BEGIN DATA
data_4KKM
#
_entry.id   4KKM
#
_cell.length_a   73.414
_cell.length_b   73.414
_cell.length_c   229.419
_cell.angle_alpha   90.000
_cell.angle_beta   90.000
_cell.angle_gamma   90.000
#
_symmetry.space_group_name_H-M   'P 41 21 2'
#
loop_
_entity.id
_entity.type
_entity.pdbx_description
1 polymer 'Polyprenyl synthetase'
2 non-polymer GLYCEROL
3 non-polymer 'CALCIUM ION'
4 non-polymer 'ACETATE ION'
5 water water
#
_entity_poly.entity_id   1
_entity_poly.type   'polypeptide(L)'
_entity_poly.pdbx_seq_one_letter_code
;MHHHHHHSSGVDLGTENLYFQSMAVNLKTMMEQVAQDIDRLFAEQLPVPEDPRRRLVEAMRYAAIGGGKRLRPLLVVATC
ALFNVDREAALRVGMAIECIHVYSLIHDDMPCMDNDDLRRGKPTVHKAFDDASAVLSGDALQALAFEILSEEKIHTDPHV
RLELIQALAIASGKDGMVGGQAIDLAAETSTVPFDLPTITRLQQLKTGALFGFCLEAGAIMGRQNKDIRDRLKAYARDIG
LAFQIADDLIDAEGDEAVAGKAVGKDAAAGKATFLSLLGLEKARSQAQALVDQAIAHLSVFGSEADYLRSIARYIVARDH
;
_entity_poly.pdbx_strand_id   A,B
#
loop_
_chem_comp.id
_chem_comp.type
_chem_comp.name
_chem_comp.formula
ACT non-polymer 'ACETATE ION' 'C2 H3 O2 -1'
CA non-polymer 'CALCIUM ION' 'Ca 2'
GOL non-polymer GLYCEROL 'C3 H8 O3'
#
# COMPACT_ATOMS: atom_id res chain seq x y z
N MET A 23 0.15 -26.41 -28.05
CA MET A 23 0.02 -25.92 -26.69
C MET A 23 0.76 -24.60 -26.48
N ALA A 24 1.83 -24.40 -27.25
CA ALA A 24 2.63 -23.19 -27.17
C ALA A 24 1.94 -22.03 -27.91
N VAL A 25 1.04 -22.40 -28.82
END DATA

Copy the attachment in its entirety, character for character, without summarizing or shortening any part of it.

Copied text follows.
data_4KKM
#
_entry.id   4KKM
#
_cell.length_a   73.414
_cell.length_b   73.414
_cell.length_c   229.419
_cell.angle_alpha   90.000
_cell.angle_beta   90.000
_cell.angle_gamma   90.000
#
_symmetry.space_group_name_H-M   'P 41 21 2'
#
loop_
_entity.id
_entity.type
_entity.pdbx_description
1 polymer 'Polyprenyl synthetase'
2 non-polymer GLYCEROL
3 non-polymer 'CALCIUM ION'
4 non-polymer 'ACETATE ION'
5 water water
#
_entity_poly.entity_id   1
_entity_poly.type   'polypeptide(L)'
_entity_poly.pdbx_seq_one_letter_code
;MHHHHHHSSGVDLGTENLYFQSMAVNLKTMMEQVAQDIDRLFAEQLPVPEDPRRRLVEAMRYAAIGGGKRLRPLLVVATC
ALFNVDREAALRVGMAIECIHVYSLIHDDMPCMDNDDLRRGKPTVHKAFDDASAVLSGDALQALAFEILSEEKIHTDPHV
RLELIQALAIASGKDGMVGGQAIDLAAETSTVPFDLPTITRLQQLKTGALFGFCLEAGAIMGRQNKDIRDRLKAYARDIG
LAFQIADDLIDAEGDEAVAGKAVGKDAAAGKATFLSLLGLEKARSQAQALVDQAIAHLSVFGSEADYLRSIARYIVARDH
;
_entity_poly.pdbx_strand_id   A,B
#
loop_
_chem_comp.id
_chem_comp.type
_chem_comp.name
_chem_comp.formula
ACT non-polymer 'ACETATE ION' 'C2 H3 O2 -1'
CA non-polymer 'CALCIUM ION' 'Ca 2'
GOL non-polymer GLYCEROL 'C3 H8 O3'
#
# COMPACT_ATOMS: atom_id res chain seq x y z
N MET A 23 0.15 -26.41 -28.05
CA MET A 23 0.02 -25.92 -26.69
C MET A 23 0.76 -24.60 -26.48
N ALA A 24 1.83 -24.40 -27.25
CA ALA A 24 2.63 -23.19 -27.17
C ALA A 24 1.94 -22.03 -27.91
N VAL A 25 1.04 -22.40 -28.82